By: William Clark
“Ladies and gentlemen! You wanted the best, you got the best! The hottest band on Earth, KISS!” That’s right, folks. Rock and roll’s comic book heroes, KISS, have returned to 2012 giving an earload of mighty roars with their new powerhouse of an album, Monster.
But, before we get into the new album, I think it’s safe to say that the members of KISS are some of the most experienced musicians in the music industry right now. Thirty-eight years of being in the business, 20 studio albums, over 40 million albums sold in the US alone, countless solo and side projects, and a wide array of KISS-themed merchandise including KISS Hello Kitty Toilet Paper and the KISS Kasket.
How many other bands can say they have their own brand of toilet paper?
Now, with all of this time spent in the business, and with the large volume of music the band has pushed out to date, many fans and critics alike have been found asking the same question: how can KISS give a new album that sounds fresh yet doesn’t step away from their classic sound?
Top that off with a promise from Gene Simmons that the new album is one of the best KISS has ever done, and you have a destructive tidal wave of doubt washing across even some of the most diehard of fans. Even this listener and fellow KISS maniac’s first thought was, “Nice sales pitch, Gene!”. However, after sitting down and actually listening to Monster, I’ve found the promise to be surprisingly accurate.
Now is Monster better than such classic albums as Love Gun and Rock And Roll Over? Absolutely not. But, it’s definitely up there with the best of them.
The album jump starts at supersonic speeds with “Hell or Hallelujah”, a righteous tune which bears some strong similarities to the classic “I Stole Your Love”, as well as some strong soloing which sounds right in line with something Angus Young might shred.
You have some growling Paul Stanley-led songs like “Eat Your Heart Out”, which boasts a simply awesome vocal harmony intro that could fit anywhere on Destroyer; and the experimentally awesome “Freak”, which showcases a perfectly executed acoustic breakdown, and honestly is very similar sounding to Alice Cooper’s single, “Eighteen”.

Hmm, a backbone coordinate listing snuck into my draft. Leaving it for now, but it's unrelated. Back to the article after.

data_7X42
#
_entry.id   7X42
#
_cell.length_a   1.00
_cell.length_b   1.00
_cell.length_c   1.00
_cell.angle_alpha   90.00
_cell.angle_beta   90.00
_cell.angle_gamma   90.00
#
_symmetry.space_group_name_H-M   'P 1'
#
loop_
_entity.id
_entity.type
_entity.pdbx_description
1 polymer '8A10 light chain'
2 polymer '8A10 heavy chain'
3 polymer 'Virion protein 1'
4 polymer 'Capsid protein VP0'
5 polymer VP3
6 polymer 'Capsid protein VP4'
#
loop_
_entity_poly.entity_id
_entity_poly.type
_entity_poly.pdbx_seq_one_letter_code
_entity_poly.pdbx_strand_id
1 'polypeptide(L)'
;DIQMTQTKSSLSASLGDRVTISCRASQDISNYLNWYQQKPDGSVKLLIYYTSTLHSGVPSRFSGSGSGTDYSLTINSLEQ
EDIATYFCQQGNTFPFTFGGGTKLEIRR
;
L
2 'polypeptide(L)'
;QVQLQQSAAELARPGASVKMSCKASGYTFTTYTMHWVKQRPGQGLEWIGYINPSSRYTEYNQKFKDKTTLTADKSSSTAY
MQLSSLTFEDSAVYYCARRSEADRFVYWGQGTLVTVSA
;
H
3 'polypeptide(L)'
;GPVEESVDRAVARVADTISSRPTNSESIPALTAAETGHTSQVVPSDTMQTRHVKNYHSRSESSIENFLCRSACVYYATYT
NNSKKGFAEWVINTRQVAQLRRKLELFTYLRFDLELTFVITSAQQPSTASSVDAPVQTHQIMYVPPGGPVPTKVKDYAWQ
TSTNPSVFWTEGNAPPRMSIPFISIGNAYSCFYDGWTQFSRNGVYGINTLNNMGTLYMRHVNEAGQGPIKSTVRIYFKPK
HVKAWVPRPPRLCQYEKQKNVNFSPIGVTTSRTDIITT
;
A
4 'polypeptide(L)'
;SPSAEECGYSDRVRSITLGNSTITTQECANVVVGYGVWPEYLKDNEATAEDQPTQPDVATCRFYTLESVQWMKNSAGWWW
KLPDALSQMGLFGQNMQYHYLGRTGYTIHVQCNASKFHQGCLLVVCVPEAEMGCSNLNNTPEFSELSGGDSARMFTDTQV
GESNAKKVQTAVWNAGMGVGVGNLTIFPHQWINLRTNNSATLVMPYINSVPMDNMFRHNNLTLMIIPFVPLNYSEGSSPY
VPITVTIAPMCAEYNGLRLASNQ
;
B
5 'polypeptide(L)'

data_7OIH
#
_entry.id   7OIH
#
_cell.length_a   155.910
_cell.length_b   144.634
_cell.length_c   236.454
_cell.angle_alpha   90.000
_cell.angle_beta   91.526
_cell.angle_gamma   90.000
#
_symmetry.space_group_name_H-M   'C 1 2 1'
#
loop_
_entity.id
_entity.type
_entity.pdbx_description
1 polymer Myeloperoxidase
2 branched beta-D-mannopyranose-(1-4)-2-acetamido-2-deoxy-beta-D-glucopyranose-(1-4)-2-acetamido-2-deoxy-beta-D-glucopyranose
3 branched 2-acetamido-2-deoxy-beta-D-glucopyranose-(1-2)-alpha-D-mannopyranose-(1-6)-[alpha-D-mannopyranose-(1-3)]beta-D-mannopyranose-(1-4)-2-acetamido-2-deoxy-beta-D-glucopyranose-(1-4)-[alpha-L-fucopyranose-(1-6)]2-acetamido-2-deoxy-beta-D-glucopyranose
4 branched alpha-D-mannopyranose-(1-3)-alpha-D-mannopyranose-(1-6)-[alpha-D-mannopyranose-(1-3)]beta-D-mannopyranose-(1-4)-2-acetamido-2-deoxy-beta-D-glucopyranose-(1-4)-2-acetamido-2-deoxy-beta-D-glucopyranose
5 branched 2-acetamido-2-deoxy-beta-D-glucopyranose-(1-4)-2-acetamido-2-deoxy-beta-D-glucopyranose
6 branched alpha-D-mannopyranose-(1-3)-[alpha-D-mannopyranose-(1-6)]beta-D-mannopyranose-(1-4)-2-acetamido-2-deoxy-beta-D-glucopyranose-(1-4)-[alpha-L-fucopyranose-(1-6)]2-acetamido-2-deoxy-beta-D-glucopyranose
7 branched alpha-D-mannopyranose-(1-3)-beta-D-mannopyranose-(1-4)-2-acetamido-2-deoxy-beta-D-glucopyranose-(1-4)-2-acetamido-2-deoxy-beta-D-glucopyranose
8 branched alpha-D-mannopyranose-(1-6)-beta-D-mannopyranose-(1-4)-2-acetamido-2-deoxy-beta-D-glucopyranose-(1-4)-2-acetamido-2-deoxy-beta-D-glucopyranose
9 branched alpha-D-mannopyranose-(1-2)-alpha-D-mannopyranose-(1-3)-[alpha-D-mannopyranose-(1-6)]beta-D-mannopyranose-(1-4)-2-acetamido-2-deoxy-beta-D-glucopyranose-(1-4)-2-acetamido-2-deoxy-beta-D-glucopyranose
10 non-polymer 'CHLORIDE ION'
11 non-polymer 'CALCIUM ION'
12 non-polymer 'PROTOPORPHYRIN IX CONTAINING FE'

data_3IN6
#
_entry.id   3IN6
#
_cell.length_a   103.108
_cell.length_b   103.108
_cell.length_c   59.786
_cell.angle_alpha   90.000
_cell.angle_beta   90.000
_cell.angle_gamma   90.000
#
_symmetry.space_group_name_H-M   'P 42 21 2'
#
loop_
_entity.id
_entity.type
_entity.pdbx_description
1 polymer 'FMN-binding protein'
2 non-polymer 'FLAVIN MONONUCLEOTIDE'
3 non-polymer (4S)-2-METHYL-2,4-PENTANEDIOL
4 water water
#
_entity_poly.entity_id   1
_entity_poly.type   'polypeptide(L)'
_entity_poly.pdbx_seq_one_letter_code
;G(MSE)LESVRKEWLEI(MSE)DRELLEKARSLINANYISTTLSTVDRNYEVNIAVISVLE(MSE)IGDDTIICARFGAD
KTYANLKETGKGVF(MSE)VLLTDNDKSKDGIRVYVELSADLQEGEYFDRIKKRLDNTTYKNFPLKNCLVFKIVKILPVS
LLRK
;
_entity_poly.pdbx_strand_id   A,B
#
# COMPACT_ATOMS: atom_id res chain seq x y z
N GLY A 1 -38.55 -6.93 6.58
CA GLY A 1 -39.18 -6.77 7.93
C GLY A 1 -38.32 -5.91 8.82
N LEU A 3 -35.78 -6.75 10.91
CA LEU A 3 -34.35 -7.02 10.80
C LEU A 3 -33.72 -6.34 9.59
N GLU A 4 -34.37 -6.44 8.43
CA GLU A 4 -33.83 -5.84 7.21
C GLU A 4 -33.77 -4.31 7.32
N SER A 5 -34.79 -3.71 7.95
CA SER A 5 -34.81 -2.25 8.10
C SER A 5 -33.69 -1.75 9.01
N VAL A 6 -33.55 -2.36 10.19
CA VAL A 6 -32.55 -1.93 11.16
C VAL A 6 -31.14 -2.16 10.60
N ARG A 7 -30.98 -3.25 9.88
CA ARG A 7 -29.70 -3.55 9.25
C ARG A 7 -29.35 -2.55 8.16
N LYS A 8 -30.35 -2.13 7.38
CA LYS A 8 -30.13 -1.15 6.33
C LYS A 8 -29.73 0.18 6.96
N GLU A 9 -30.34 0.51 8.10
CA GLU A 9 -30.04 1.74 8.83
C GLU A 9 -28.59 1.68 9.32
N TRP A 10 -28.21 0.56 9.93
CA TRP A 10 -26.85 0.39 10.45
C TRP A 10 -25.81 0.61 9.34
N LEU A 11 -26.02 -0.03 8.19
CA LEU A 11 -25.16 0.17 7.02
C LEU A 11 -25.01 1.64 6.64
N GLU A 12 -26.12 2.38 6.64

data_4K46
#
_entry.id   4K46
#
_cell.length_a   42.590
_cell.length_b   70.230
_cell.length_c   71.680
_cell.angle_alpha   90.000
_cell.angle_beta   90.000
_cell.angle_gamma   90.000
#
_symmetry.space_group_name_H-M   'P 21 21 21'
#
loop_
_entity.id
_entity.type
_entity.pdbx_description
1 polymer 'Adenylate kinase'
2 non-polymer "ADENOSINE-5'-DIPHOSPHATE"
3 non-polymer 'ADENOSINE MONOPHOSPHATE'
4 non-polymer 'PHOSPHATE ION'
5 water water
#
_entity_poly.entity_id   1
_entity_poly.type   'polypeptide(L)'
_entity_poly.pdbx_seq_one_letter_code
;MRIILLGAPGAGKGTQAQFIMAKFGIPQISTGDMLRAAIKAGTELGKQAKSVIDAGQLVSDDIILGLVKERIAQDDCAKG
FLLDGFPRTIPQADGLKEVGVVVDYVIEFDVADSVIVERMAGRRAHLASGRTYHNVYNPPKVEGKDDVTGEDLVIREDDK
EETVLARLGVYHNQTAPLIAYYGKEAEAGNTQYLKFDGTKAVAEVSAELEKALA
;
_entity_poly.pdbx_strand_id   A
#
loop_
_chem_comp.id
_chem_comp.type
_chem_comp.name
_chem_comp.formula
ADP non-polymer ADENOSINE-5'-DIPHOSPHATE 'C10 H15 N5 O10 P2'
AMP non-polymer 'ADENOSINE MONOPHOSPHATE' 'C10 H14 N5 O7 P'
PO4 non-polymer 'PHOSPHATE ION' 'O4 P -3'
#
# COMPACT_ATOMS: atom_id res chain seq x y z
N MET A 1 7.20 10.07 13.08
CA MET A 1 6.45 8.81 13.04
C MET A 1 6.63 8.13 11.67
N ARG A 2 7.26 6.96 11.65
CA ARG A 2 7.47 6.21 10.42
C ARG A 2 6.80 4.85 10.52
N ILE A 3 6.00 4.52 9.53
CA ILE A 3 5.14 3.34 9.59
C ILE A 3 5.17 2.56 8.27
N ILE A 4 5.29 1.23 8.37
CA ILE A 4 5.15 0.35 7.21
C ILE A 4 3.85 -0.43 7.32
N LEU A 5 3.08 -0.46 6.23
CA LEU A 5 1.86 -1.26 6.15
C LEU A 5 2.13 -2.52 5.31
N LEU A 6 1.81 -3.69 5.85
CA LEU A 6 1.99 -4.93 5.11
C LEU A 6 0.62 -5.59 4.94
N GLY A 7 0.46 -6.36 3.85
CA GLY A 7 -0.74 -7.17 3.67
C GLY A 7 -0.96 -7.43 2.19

You also have the Demon-fronted “Back To The Stone Age”, which has to be one of Gene’s best songs he’s ever done with the group.
This track has Gene pushing out some lung busting screams that longtime fans haven’t heard The Demon emit too often. But, I know what you sceptics are still thinking. Yeah, the two remaining original members of Kiss give a dynamite performance. But what about Tommy Thayer and Eric Singer? There are many fans out there that feel Tommy and Eric’s roles in KISS were just inherited and not properly earned.
Well I think there are two specific tracks in Monster that should help change some opinions. “Outta This World” shows Tommy Thayer powerfully taking on his Spaceman persona, while “All For The Love Of Rock & Roll” has Eric Singer aka The Catman ruling a standout arena rock anthem. It’ll leave you chanting along to the chorus by the second time around.
In many ways, Monster has proven to be one of KISS’ best albums to date, falling right behind the band’s greatest classics.
Monster shows Eric and Tommy truly stepping into the shoes of their predecessors, while Gene and Paul create some of their best tracks in many years. There’s not a bad song in the bunch, and from start to finish Monster is jam packed full of worthy “Best Of” material that any KISS fan will undoubtedly be able to rock ‘n’ roll all deep into the night, and party to every day to.
Format: Audio CD
Original Release Date: October 9, 2012
Number of Discs: 1
Label: Universal Music Group
1) Hell Or Hallelujah
2) Wall Of Sound
4) Back To The Stone Age
5) Shout Mercy
6) Long Way Down
7) Eat Your Heart Out
8) The Devil Is Me
9) Outta This World
10) All For The Love Of Rock & Roll
11) Take Me Down Below
12) Last Chance
13) Right Here Right Now (Bonus Track)